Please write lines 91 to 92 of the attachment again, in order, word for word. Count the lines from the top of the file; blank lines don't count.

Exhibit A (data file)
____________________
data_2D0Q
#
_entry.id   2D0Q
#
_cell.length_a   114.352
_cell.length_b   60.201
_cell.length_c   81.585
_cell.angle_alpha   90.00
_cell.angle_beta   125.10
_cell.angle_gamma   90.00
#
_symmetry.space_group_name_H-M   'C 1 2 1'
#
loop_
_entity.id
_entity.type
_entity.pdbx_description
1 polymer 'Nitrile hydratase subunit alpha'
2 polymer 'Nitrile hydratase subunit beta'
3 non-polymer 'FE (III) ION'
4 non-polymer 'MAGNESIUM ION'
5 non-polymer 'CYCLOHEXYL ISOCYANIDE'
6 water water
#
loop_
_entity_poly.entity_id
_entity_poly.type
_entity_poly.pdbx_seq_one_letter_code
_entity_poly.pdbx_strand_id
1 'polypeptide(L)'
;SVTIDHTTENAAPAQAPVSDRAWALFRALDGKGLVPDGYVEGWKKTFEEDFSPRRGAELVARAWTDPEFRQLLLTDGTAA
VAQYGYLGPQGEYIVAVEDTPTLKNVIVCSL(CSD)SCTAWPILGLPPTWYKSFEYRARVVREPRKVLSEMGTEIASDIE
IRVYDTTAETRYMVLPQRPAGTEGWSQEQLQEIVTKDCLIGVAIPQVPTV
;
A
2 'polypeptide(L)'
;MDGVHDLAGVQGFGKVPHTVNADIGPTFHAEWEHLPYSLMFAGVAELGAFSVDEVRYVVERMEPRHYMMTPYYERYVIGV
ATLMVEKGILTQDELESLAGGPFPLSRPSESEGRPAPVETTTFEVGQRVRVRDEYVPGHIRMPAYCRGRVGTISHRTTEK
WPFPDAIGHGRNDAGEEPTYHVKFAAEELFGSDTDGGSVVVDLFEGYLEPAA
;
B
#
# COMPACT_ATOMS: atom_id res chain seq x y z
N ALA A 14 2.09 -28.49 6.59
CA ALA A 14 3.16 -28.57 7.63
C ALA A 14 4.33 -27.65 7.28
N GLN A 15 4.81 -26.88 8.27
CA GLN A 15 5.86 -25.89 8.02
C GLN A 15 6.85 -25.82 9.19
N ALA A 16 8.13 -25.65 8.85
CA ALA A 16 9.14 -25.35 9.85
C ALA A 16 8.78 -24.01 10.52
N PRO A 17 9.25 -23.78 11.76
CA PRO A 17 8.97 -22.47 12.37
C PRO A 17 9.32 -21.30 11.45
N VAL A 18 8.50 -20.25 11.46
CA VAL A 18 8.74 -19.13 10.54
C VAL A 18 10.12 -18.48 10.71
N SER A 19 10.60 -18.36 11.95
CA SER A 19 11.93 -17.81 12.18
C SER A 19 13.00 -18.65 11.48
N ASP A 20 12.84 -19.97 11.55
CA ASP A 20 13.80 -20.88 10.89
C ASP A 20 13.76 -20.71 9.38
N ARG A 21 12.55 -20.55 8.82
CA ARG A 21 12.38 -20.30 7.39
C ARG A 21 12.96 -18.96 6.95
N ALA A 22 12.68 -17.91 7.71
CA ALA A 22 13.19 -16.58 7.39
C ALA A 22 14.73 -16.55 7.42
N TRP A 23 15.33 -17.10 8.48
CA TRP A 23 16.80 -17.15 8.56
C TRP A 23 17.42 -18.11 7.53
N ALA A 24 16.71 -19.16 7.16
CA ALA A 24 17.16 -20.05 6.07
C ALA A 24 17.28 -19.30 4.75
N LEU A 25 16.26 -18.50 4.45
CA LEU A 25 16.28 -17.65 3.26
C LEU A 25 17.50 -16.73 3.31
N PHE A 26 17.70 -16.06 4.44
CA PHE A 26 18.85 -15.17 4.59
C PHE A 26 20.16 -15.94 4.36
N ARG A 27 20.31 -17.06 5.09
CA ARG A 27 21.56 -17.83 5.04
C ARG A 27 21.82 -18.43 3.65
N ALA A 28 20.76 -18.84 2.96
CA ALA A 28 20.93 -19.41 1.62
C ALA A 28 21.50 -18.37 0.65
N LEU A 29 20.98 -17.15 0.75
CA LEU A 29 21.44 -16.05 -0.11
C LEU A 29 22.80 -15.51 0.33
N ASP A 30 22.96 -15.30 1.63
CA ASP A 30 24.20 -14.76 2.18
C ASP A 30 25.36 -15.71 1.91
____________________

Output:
C LEU A 29 22.80 -15.51 0.33
N ASP A 30 22.96 -15.30 1.63